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Director: Paul Dinello

Producers: Lorena David, Mark A. Roberts

Written by: Stephen Colbert, Paul Dinello, Amy Sedaris

Cast: Amy Sedaris, Stephen Colbert, Paul Dinello, Greg Hollimon


So, I really wanted this to be a five-star movie. This is primarily because I love Stephen Colbert and consider him the third-best thing on television (after Jon Stewart and Trey Parker). But the thing about Colbert is that he’s what I’d call a slugger: He often misses the ball, but when he manages to connect, it’s magical. “Strangers With Candy” (the TV series) was much the same in its day, but those of us who loved it remember primarily the homeruns (and there were many). Well… this movie didn’t quite make it over the fence.

Strangers With Candy poses itself as a prequel to the series beginning with Jerri Blank’s (Sedaris) release from prison after 30-odd years of drugs, booze, and prostitution. She returns to the home that she ran away from in high school only to find a bitchy new stepmother, a wannabe jock half-brother, and a comatose father. After some questionable medical advice from the family doctor (who suggests that pride may return her father to his former self), Jerri decides to return to high school and be the best student she can be. The rest of her story is the epic struggle of Jerri Blank: constantly screwing over the geeks who inexplicably like her ugly, racist, 46-year-old ass in an attempt to be “cool.” Well, this can be kind of funny for a while (like, a 23-minute show?), but eventually it just gets tiring.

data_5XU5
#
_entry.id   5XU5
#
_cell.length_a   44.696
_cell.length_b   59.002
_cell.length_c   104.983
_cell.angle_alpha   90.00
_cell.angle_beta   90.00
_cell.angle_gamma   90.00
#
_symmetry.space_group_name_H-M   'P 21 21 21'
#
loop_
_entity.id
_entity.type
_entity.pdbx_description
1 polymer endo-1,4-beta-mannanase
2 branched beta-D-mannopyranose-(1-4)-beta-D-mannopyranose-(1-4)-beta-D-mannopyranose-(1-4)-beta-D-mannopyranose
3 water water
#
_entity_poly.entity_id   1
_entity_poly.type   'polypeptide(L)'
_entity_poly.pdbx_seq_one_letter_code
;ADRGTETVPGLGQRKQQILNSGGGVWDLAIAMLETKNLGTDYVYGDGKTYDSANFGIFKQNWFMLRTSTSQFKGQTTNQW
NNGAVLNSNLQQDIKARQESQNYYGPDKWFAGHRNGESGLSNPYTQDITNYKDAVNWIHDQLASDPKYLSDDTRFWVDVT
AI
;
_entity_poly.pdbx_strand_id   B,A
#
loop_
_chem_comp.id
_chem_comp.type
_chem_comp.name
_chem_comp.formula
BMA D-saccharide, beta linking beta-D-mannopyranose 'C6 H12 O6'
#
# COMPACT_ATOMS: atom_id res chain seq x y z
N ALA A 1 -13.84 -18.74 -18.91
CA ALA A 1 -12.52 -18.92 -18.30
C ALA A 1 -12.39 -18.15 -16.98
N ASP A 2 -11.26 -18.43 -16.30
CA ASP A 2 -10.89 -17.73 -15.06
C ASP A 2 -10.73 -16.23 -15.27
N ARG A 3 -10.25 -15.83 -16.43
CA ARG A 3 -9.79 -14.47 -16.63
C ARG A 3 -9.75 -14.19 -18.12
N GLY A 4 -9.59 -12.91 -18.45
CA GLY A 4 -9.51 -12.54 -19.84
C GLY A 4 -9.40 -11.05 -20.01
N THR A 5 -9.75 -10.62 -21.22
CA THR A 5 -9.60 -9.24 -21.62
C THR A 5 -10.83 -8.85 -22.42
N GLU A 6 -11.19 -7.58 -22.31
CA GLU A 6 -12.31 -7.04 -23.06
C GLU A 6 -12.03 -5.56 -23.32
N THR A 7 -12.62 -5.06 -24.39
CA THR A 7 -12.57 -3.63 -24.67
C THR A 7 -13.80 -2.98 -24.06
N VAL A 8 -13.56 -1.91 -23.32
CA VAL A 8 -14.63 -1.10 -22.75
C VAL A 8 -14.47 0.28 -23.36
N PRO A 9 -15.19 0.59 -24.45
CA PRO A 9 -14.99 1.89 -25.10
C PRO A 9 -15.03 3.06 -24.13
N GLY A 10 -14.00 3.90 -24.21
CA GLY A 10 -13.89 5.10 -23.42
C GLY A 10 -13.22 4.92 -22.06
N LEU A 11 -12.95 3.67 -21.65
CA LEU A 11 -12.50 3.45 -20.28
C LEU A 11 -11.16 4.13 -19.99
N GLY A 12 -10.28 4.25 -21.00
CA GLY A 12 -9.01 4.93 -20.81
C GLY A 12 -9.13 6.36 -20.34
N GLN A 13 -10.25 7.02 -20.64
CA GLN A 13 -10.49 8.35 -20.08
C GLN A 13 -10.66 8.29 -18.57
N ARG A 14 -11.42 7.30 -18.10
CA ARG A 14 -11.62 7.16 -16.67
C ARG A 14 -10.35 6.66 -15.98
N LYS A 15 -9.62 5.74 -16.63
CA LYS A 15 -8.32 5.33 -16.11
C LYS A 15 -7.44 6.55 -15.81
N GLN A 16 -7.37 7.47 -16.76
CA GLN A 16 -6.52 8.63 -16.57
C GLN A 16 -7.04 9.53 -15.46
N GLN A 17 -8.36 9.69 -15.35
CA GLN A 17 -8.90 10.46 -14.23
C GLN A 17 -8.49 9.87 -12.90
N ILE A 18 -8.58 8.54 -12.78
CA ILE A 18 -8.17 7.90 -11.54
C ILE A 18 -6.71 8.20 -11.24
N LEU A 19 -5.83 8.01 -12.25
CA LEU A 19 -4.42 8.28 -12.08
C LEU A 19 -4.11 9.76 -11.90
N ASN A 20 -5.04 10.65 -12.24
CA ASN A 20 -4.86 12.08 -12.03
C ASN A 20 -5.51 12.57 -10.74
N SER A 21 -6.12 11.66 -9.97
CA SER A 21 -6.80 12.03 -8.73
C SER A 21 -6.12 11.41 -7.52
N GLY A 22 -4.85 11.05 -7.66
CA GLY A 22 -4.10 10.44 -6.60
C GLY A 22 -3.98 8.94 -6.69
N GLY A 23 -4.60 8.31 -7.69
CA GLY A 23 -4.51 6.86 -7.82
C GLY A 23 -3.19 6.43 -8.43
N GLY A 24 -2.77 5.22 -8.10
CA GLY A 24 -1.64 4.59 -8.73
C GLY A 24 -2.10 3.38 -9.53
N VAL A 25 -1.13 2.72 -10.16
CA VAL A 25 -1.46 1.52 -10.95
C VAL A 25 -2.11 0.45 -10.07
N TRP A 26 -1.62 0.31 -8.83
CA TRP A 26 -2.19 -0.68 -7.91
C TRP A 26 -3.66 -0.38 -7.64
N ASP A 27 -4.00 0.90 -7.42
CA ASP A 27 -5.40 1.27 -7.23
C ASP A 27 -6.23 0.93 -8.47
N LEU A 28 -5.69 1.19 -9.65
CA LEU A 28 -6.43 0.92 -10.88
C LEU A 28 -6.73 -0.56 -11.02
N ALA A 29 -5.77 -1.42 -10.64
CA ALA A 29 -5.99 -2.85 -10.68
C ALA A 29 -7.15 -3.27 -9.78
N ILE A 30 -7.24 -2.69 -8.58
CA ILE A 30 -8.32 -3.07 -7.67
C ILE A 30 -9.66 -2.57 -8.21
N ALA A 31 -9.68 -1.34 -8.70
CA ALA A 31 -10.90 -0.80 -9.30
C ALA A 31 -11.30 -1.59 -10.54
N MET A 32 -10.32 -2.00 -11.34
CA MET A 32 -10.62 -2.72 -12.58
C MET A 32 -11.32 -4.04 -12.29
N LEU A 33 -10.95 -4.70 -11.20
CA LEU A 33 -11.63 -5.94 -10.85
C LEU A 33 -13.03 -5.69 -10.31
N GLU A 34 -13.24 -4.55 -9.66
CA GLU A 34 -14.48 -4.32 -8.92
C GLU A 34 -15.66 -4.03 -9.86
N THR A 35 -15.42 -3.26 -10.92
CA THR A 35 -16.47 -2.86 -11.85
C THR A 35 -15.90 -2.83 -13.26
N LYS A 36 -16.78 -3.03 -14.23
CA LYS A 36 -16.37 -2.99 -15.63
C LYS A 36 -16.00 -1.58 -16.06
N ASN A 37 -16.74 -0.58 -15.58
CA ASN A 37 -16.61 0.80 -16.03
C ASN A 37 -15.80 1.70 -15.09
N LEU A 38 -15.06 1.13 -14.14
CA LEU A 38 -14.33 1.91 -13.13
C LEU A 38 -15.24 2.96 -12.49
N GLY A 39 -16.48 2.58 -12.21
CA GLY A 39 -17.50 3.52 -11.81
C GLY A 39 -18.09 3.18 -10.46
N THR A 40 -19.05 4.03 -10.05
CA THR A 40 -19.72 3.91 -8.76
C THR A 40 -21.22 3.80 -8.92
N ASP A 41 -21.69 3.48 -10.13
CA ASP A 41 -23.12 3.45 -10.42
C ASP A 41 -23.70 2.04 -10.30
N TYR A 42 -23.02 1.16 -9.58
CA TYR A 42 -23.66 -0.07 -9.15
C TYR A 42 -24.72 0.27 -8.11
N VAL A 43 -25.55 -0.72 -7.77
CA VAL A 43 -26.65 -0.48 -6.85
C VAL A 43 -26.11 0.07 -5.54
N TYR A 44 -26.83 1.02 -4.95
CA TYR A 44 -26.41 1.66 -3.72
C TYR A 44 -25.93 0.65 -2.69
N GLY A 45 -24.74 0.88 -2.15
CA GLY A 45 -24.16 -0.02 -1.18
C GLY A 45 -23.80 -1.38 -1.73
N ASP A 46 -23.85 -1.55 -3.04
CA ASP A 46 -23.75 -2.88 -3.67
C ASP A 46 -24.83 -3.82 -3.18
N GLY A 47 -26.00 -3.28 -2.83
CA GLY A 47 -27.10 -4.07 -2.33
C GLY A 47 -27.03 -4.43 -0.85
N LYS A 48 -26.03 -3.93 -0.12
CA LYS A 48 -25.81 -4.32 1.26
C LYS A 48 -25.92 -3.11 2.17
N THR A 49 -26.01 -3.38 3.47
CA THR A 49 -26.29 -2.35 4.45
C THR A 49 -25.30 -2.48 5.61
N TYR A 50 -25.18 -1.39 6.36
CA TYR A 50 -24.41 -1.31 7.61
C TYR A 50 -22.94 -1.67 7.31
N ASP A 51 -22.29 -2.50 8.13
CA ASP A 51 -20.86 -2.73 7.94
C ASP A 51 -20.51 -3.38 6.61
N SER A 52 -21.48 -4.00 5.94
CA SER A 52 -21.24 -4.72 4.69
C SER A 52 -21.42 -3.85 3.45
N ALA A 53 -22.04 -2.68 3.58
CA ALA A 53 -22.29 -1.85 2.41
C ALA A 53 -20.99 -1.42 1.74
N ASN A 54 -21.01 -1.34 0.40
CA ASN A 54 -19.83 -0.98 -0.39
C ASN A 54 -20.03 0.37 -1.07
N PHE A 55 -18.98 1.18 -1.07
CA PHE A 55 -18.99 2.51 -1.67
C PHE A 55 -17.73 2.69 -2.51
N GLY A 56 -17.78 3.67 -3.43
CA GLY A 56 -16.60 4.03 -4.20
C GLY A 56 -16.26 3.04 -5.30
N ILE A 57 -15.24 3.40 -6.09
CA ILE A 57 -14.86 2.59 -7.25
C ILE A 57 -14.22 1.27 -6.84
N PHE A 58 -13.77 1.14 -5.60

As in the TV show, the best moments have little or nothing to do with Jerri Blank. The homosexual relationship of the married science teacher, Mr. Noblet (Colbert), and the art teacher, Mr. Jellineck (Dinello), is very well done. There’s an appealing chemistry between Colbert and Dinello that I imagine goes back to their early days doing improv theater together. Principal Onyx Blackman (Hollimon) is also back, and, just as in the series, his character is perfectly crazy and one of the high points of the story. I only wish that these characters had more of a part to play in the film. Sometimes, as I sat in the theater watching Jerri get turned down by the cool kids again, or coming on to her female geek friend again, or being insulted by her stepmother again, or trying to score with a jock again, I found myself wishing to get back to the faculty’s plotline.

The movie also tries to pack a little star power, but the minor appearances of Matthew Broderick, Philip Seymour Hoffman, and Sarah Jessica Parker seem pretty pointless. None of these actors actually seem to bring much to their respective roles. At the very least, Hoffman and Broderick play fairly well-written, funny characters, but Parker’s character exists for no reason beyond a silly joke involving a depressed grief counselor named Peggy Callas (haha…).

All in all, this was a disappointing movie for a big fan of the show. Whereas the series was a sort of parody on after-school specials, covering issues like sex, STDs, drugs, popularity, and, uh, strangers with candy, the movie tried to be just a silly high school comedy with far too little focus on the characters who really made the show something special. It is especially sad to be left with this movie as the last collaborative effort (or so it seems) of the minds behind “Strangers With Candy” considering that the series finale was so completely brilliant.

I want to recommend going to check out this movie if you’re a fan of the show and terribly bored some hot summer afternoon; you’ll probably have a better time just renting the series, though. But, if you are also a big fan of Colbert, his performance in the movie will not disappoint. That man can emote more than Calculon in a robot soap opera death scene.


—Allison Laubach

hybridCinema Ratings Guide:

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